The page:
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Working Kinko’s

Abilene, Abilene, prettiest Kinko’s Dan Rather’s ever seen.

By 9.17.04

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Dan Rather says the "thrust" of his forgery is true, but assures Americans that once he gets to the bottom of his forgeries he will authenticate the inauthenticity of them. "I'd like to break that story," he says -- a statement so beyond parody it almost gives off a whiff of senility. Meanwhile, Rather's elite friends politely avert their gaze, treating Rather like a doddering guest at one of their dinner parties. None seem too eager to help Rather "break" the story on his forgery.

Rather could ferret out his forgery quite easily, but, you see, he is duty-bound to protect the confidentiality of the forger. No conscientious journalist would rat out a forger. Imagine the damage that would do to the profession. Forgers might never talk to reporters again.

How did Dan Rather become the Kinko's copy boy for the Democratic party? Dan Rather won't break this story, but the Kinko's in Abilene might. It stands ready to cooperate with investigating authorities.

A former Kinko's employee in California tells TAS (in an e-mail and phone interview) that Kinko's may be able to solve the mystery. "My suspicion is that the 20-mile automobile drive to Kinko's by Burkett may not have been only to fax the documents. Fax machines are probably available a lot closer to Bill Burkett's home, if not at his home," the ex-employee said in an e-mail. "As a former Kinko's 'computer services' employee, I once created documents for customers. I never knowingly created a false document. But I was asked several times to do just that sort of thing and refused."

What happens at Kinko's stays at Kinko's -- in their computer files. As the former employee noted: "It is possible that Kinko's created this document. Unless the Kinko's employee had knowledge of the scheme, he or she could have innocently done the basic typesetting…There may be a record of it. If Burkett paid for this with a credit card, there would be a record, too."

"The forged files could be on the computer services department typesetting computer used exclusively by an employee. Someone should ask. Perhaps the District (State) or U.S. Attorney should send investigators with warrants," the ex-employee writes. "The affixing of a signature by Bill Burkett could have occurred after the document was created, right there at Kinko's. A few generations of copies with the pasted-on signatures -- or forged signatures -- and you have a felony committed at Kinko's."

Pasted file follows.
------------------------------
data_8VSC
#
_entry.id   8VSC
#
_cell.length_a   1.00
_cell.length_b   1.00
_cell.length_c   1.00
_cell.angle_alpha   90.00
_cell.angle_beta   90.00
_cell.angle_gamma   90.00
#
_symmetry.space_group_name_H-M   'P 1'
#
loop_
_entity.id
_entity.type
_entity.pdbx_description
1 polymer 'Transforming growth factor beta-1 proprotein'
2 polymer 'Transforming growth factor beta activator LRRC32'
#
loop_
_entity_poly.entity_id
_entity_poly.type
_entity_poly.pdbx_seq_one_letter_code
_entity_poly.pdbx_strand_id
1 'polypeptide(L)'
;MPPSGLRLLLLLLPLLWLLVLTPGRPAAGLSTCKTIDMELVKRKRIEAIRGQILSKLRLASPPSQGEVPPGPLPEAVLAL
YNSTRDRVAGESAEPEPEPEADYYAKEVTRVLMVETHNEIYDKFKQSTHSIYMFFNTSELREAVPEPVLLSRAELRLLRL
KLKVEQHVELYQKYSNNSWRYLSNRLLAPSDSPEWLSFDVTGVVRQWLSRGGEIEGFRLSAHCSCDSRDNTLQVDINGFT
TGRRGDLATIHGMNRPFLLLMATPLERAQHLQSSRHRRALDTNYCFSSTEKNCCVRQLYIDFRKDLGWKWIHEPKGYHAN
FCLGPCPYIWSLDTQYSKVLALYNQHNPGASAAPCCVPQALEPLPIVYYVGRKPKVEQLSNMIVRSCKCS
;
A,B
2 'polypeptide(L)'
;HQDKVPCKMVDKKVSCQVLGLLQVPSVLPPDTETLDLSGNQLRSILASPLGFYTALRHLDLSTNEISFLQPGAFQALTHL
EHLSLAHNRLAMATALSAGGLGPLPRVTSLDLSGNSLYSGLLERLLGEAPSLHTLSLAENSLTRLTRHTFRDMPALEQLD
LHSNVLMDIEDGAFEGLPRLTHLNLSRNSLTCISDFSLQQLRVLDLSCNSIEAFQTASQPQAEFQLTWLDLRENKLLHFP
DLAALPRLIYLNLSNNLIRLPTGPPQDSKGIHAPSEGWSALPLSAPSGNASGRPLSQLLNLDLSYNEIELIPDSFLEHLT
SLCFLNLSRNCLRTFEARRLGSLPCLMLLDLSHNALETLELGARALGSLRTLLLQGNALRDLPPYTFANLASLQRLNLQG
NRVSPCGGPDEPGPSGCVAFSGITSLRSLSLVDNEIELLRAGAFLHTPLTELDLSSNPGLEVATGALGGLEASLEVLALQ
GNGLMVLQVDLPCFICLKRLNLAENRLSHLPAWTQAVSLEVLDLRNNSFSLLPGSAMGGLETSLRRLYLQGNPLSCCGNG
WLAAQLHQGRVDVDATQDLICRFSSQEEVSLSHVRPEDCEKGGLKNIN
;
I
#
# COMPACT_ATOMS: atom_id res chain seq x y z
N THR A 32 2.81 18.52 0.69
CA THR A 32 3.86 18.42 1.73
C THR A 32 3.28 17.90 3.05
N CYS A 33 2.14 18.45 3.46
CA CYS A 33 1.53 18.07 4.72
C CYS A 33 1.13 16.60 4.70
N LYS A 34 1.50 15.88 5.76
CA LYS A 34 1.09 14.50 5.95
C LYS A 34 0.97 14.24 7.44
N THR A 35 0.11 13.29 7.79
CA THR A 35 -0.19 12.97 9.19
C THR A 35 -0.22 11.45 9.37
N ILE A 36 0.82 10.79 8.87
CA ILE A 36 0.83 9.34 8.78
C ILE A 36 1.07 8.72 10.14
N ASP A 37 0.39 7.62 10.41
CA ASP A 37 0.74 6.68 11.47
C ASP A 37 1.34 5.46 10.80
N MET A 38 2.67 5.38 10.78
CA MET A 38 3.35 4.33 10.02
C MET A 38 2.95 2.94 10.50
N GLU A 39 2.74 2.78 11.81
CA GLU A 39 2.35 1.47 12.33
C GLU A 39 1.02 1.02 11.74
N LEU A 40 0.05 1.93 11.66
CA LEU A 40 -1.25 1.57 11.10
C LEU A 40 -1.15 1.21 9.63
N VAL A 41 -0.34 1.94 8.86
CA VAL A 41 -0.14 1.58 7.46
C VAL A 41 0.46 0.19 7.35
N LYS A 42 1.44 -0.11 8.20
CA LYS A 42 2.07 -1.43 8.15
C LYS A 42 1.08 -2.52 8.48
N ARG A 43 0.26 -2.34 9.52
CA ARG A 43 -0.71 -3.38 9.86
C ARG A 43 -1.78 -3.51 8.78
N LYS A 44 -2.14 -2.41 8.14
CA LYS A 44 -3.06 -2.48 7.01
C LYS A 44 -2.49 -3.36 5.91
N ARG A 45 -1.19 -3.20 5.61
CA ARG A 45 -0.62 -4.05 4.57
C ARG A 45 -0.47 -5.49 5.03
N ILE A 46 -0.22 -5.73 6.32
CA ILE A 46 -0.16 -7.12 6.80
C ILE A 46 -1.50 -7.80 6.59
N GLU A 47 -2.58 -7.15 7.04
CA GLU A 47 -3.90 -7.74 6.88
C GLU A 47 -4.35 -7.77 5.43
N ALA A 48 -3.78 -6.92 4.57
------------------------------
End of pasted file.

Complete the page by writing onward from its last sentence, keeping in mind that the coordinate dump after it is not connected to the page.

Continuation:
Another way to trace the forgery, the former employee learned at Kinko's, would be to examine the "minute signature" that each individual copy machine leaves on documents, which "can be detected by the FBI."

"This is part of the anti-counterfeiting measures the government has in place," he noted.

"Some real enterprising reporter should go question Kinko's in Abilene about this. Perhaps even the District Attorney or U.S. Attorney would want to know if Kinko's was the site of customer-engineered fraud and forgery…"

Rather says he wants to break the story that broke upon him? Here's his chance. How Rather went from a fundraiser for Texas Democrats to a conduit for their forgeries is a tale Rather could best tell.

But he won't. Having raised $20,000 for Travis County Democrats, Rather's connection to the fetid waters of the forgery are deep enough to sink him. Burkett's lawyer is David Van Os, a former chairman of the Travis County Democratic party. Just as Rather calls the forgery a true lie -- that is, a deception that draws attention to a "core truth" -- so does Van Os, who said to the press: "If, hypothetically, Bill Burkett or anyone else, any other individual, had prepared or had typed on a word processor, as some of the journalists are presuming, without much evidence, if someone in the year 2004 had prepared on a word processor replicas of documents that they believed had existed in 1972 or 1973, which Bill Burkett has absolutely not done, what difference would it make?"

A forgery Kitty Kelley wouldn't touch is suddenly a matter of indifference. Rather has left his journalistic reputation in Texas with a Kinko's caper in Abilene.

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About the Author
George Neumayr, a contributing editor to The American Spectator, is co-author, with Phyllis Schlafly, of the new book, No Higher Power: Obama's War on Religious Freedom.